Rocinha, Rio de Janeiro – Brazil’s Largest Favela

The densely populated urban fabric of Rocinha

photography by: Omri Westmark

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Widely known all over the world for the golden sand beaches of Copacabana and Ipanema, Christ the Redeemer Statue and the Sugarloaf Mountain, Rio de Janeiro is by far Brazil’s most famous city. Alongside Rio’s fame and glamor, the city is also home to hundreds of informal settlements, known collectively as Favelas. The largest of which, Rocinha, is the country’s most populous favela, which counterintuitively recently became a popular tourist destination among intrepid travelers.

A Couple of Insights about Favelas

Following the abolishment of slavery in Brazil on 1888, many of the freed slaves were facing the challenge of finding an adequate place to live in. Their lack of any property forced most of them to seek shelter in the steep hillsides across Rio de Janeiro’s iconic granite mountains. With no help or funds from the Brazilian authorities, the newly established settlements lacked any basic utilities, condemning them to poverty from the very beginning.


While vary in land size, population and socio-economic status, all of those informal shanty towns were given the name “Favela”. The term was first coined by soldiers who fought in the War of Canudos, a military conflict between the Brazilian army and a group of native inhabitants in the country’s northeastern state of Bahia.


The soldiers, many of whom were former slaves, encountered an indigenous plant known as “Morro da Favela”, notorious for its ability to inflict a great deal of soreness upon contact with the skin. After the war ended, some of the conscripts who returned to Rio, founded a town on the city’s hilly outskirts, calling it a “Favela” to reflect the hardships of their new home.


Nowadays, favelas are widespread all over the country, and while some can be considered dangerous, others are perfectly safe. Nevertheless, regardless of their crime rate, all favelas are often branded as unsafe, poor and unwelcoming by many, while in reality, this common assumption is somewhat exaggerated.

Rocinha’s Past and Present

Story has it that during the 1930’s, the US Great Depression triggered the economic collapse of Brazil’s coffee industry. As a result, many coffee plantations across the state of Rio de Janeiro were abandoned, including Fazenda Quebra Cangalha, slightly west of Leblon. Its premises were then invaded by people from the lower echelons of society, ultimately dividing it into a series of small farms. Peddlers who sold the farms’ fruits and vegetables throughout Rio dubbed the place as “Rocinha” (the Brazilian term for small field).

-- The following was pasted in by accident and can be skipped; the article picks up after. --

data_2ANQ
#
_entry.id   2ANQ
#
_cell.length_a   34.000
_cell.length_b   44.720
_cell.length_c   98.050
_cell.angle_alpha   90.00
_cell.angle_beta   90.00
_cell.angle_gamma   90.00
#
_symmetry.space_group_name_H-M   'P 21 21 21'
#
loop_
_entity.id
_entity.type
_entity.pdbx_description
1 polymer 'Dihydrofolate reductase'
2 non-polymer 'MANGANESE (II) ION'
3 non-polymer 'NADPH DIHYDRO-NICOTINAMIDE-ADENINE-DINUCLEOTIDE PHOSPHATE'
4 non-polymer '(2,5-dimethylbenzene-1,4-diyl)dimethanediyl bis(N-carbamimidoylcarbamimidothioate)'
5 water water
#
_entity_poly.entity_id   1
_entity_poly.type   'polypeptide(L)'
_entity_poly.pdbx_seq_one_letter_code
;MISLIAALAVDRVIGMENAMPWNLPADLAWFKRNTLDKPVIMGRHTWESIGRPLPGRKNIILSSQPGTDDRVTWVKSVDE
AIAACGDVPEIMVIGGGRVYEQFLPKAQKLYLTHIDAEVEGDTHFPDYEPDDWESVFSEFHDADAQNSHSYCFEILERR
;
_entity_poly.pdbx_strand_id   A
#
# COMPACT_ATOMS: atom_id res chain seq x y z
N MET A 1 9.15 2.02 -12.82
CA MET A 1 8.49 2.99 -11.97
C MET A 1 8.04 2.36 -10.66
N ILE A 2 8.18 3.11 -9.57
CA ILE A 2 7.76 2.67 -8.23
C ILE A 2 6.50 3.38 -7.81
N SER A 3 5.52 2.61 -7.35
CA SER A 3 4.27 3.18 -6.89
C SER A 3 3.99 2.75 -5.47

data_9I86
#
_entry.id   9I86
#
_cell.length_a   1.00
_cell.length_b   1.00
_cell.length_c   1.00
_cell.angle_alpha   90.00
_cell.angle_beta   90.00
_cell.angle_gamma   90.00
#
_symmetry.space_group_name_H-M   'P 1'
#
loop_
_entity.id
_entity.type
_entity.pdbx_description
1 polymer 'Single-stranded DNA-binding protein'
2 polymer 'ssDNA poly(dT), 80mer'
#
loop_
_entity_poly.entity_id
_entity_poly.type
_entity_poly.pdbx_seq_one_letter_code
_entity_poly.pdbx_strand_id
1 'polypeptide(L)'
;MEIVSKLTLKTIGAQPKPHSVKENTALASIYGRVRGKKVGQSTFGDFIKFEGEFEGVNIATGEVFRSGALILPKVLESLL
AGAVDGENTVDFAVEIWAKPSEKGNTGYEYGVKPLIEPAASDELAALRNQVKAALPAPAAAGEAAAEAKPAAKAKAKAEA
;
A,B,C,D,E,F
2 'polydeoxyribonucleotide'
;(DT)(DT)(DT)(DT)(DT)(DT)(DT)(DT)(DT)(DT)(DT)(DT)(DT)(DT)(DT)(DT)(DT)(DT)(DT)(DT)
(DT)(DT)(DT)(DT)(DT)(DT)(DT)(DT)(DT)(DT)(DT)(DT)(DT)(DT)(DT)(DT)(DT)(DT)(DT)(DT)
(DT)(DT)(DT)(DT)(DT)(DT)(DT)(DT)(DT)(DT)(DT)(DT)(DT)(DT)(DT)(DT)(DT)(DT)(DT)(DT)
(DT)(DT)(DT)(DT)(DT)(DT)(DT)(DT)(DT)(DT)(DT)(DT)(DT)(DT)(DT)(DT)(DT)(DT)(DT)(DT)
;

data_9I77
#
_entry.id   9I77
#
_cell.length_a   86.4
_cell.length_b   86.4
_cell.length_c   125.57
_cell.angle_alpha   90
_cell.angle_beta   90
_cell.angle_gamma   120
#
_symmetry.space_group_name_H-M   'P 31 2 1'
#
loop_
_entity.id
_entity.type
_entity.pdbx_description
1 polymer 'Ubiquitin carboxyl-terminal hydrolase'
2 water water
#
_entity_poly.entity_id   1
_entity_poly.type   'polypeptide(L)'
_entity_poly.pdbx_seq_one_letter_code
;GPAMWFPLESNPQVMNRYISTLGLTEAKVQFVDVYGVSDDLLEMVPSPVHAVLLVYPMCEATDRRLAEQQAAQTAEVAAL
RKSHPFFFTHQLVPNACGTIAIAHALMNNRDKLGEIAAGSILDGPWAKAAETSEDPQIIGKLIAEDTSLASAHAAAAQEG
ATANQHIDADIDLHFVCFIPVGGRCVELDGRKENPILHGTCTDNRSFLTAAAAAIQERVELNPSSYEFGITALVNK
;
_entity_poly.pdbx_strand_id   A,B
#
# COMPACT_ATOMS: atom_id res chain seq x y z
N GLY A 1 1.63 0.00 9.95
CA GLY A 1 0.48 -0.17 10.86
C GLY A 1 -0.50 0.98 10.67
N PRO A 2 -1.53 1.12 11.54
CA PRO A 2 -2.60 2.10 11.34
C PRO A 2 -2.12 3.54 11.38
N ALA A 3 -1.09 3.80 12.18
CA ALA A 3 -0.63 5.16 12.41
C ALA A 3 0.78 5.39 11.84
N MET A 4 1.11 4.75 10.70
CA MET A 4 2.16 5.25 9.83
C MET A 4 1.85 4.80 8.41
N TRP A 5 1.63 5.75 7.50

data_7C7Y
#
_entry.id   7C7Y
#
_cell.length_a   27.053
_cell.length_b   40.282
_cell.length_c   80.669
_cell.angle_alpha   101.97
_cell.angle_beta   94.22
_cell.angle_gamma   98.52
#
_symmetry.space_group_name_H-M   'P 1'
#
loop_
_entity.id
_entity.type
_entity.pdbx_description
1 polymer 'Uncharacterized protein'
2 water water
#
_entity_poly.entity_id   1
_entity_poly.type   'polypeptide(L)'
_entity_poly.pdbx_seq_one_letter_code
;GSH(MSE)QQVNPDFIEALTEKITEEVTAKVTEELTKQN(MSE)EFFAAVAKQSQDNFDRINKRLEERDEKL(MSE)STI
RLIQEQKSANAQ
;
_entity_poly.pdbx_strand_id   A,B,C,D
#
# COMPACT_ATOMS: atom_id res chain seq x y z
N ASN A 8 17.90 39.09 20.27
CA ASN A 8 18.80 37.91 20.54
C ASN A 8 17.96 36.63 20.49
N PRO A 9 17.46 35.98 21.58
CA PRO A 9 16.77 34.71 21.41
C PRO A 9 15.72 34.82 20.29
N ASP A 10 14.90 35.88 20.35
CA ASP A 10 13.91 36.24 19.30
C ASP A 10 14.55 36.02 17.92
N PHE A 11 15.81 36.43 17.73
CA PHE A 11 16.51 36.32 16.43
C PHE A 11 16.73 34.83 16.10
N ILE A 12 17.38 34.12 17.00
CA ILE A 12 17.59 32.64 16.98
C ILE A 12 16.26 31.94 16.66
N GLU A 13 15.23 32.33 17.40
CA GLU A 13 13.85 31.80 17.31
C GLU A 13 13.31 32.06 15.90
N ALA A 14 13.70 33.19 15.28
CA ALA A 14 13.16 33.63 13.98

In the decades that followed, Rocinha quickly developed into an informal suburb of Rio’s glamorous neighborhoods. While initially, the vast majority of the buildings were makeshift housing made of wood and other castoff materials, those were later replaced by mostly concrete 3-4 story buildings. Due to its extreme topography of steep slopes, Rocinha couldn’t sprawl its way endlessly but rather had to be tightly packed into an area of a measly 145 hectares.


There are several conflicting demographics figures as to how many people actually live in Rocinha, but some estimates put the number as high as 200,000 inhabitants, making it by far the country’s largest favela. Given Rocinha’s exceedingly limited space, it ultimately means that the town is as dense as a sardine box.


Despite its rough start and plenty of challenges to cope with, this cramped favela is regarded safe and economically stable. In fact, it is the only favela in Rio where banks, police stations and other amenities are widely available. Its sheer proximity to some of the city’s richest neighborhoods also makes it relatively easy for its resident to commute to and from their workplace. Evidently, each day Rocinha gets half-empty during the morning and noon when its dwellers are busy making ends meet, and then get filled again during the evening when most residents arrive back from their workplace.

Visiting the Favela

Following a massive crackdown by the local police on Rocinha’s drug dealers in 2011, the favela steadily became safer for outside visitors. As of today, the neighborhood is considered one of Rio’s safest areas, with more and more foreigners discovering the formerly notorious favela each year.


Probably the easiest and best way of exploring Rocinha is by an organized walking tour, bookable online. A small minivan will often transfer the dozen or so participants to the favela, where they will wander around its narrow alleys as the guide introduces them to key points across Rocinha, while also elaborating about the history and daily life of the local inhabitants.


The fascinating tour usually includes a visit to one or two eateries, where visitors can try Brazilian pastries or sip a glass of refreshing suco de caju (cashew apple juice) and caipirinha. As the tour’s participants follow the guide along the extremely narrow labyrinth, they have a rare chance to interact with locals, who are almost always friendly and hospitable.


Most tours end at Oscar Niemeyer Footbridge astride the Fernando Mac Dowell Highway. Designed by the world-renowned Brazilian architect Oscar Niemeyer a few years before he died at the age of 104, the concrete pedestrian bridge was inaugurated in 2011. It was built as the Brazilian government sought to improve the image of Rio’s favelas before the hosting of FIFA World Cup in 2014 and the Olympic games in 2016. Beside offering a safe passage over a busy autostrada, it also boasts a spectacular panoramic view of Rocinha’s densely populated streets, sprawling throughout the verdant hillsides.


Take note that while taking photos is perfectly fine in the vast majority of cases, the favela is also home to several areas where cannabis sale is rife, therefore making them less favorable places for photography.